There is one thing about the moon landing sequence that I find myself conflicted upon, and that's certainly not on your frontpage news. After all the effort to showcase this movie as a personal journey, after the emotional rollercoasters we went through with Neil's wife and children, they were surprisingly left out during the climax. Sure they weren't on the moon with him, but what about the anxiety, joy and relief that surely accompanied his mission as it happened? It was the culmination of the last decade for Janet as well as her husband, and I find the overall exclusion of her during the final act changing my perception of her role in the film. Before I'd consider her the female lead of the story, half of the universe, but by the end she's relegated to more of a supporting character. On the other end of the argument, switching between Earth and moon might break the immersion that the movie took such pains to achieve. Considering how amazing the sequence turned out to be, maybe it's best the way it is. What do you think?
In conclusion, First Man is a movie that deserves more praise than it is getting. It has the top-notch direction, acting, effects and audio handling that you'd come to expect from this crew. The most prevalent criticism this movie is receiving, being about the protagonist characterization, is one that do not fully agree with, and I have given my reasons. It is by no means a flawless movie, but the flaws plaguing the movie, in my opinion, largely stems from an irreconcilable conflict between the movie's subject matter and the direction it goes for. If this was an assignment to make a character-piece of Armstrong involving the moon landing event with a realistic tone, I believe the movie did the best any possibly could.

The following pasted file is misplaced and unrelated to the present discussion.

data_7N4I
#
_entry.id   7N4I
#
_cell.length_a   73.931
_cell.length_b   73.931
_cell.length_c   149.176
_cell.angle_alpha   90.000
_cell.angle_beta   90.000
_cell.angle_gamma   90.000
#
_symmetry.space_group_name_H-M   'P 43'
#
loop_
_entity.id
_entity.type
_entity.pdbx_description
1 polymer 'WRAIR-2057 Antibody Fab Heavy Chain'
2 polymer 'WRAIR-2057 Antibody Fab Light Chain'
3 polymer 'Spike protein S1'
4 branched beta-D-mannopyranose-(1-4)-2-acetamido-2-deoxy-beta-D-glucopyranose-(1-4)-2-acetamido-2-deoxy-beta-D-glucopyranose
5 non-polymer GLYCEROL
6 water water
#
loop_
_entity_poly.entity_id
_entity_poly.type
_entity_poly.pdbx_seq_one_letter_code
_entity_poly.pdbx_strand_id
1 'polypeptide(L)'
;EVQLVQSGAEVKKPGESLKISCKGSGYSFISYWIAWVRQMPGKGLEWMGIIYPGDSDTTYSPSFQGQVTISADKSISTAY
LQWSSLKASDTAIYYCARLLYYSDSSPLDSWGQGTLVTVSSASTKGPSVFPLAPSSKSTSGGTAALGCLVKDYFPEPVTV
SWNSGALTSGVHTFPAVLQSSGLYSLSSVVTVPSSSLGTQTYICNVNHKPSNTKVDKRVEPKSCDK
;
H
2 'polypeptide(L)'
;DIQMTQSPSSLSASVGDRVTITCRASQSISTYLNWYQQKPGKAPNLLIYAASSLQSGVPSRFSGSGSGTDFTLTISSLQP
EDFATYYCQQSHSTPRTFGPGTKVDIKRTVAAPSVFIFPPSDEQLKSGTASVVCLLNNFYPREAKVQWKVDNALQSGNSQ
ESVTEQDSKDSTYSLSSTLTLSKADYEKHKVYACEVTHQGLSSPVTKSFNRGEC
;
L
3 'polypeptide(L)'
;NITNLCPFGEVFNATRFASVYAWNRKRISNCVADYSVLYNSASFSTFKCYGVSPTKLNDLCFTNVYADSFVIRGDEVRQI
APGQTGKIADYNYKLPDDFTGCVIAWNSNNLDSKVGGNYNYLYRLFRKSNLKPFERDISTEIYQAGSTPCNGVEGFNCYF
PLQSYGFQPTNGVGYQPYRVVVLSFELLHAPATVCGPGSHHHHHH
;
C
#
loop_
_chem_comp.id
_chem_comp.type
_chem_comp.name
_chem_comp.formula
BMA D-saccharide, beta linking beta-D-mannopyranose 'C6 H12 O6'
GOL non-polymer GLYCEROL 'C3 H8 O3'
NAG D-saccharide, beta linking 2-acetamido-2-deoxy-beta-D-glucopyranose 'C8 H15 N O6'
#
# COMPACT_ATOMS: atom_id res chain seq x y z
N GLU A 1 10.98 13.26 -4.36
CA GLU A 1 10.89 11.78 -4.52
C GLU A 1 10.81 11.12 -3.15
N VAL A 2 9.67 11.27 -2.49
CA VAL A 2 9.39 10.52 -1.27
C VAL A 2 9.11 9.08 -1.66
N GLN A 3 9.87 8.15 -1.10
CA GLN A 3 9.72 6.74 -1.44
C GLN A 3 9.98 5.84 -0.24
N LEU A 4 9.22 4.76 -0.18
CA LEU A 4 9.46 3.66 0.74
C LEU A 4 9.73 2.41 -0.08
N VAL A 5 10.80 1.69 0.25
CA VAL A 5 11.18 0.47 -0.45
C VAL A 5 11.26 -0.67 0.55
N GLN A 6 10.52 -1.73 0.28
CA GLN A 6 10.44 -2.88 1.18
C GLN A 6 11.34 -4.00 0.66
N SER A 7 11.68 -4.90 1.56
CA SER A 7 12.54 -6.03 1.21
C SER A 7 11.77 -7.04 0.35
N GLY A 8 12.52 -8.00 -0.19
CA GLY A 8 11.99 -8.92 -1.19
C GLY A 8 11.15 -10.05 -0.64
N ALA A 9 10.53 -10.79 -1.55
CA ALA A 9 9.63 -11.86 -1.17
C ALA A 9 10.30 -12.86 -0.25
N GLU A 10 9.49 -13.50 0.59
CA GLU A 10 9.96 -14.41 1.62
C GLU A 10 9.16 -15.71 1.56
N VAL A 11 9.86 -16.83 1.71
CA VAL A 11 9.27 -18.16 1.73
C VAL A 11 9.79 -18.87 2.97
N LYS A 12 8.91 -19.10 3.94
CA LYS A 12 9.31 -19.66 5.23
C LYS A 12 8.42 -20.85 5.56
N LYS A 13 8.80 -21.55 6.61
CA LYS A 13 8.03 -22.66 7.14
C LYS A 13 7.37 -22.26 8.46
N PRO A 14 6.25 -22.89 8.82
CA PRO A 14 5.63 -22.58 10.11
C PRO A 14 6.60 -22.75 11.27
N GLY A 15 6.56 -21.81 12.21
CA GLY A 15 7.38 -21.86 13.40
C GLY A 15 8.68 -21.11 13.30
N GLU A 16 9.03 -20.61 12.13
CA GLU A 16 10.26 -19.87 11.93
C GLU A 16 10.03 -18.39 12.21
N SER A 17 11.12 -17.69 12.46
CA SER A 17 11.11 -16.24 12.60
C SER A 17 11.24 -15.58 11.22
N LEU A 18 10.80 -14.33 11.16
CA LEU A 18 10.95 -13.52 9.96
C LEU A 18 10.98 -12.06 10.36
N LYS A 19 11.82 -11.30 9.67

But would it have been a better move to structure First Man differently? Would it have fixed those issues to depict the moon landing from other perspectives? Would it have benefited from slight tweakings in its realism in favor of more traditional movie developments? Or would that have amended the flaws of this movie yet created a whole new set of problems? Admittedly these questions are beyond me, but hey, food for thought.
I give First Man an 8.0/10. Thanks for your time.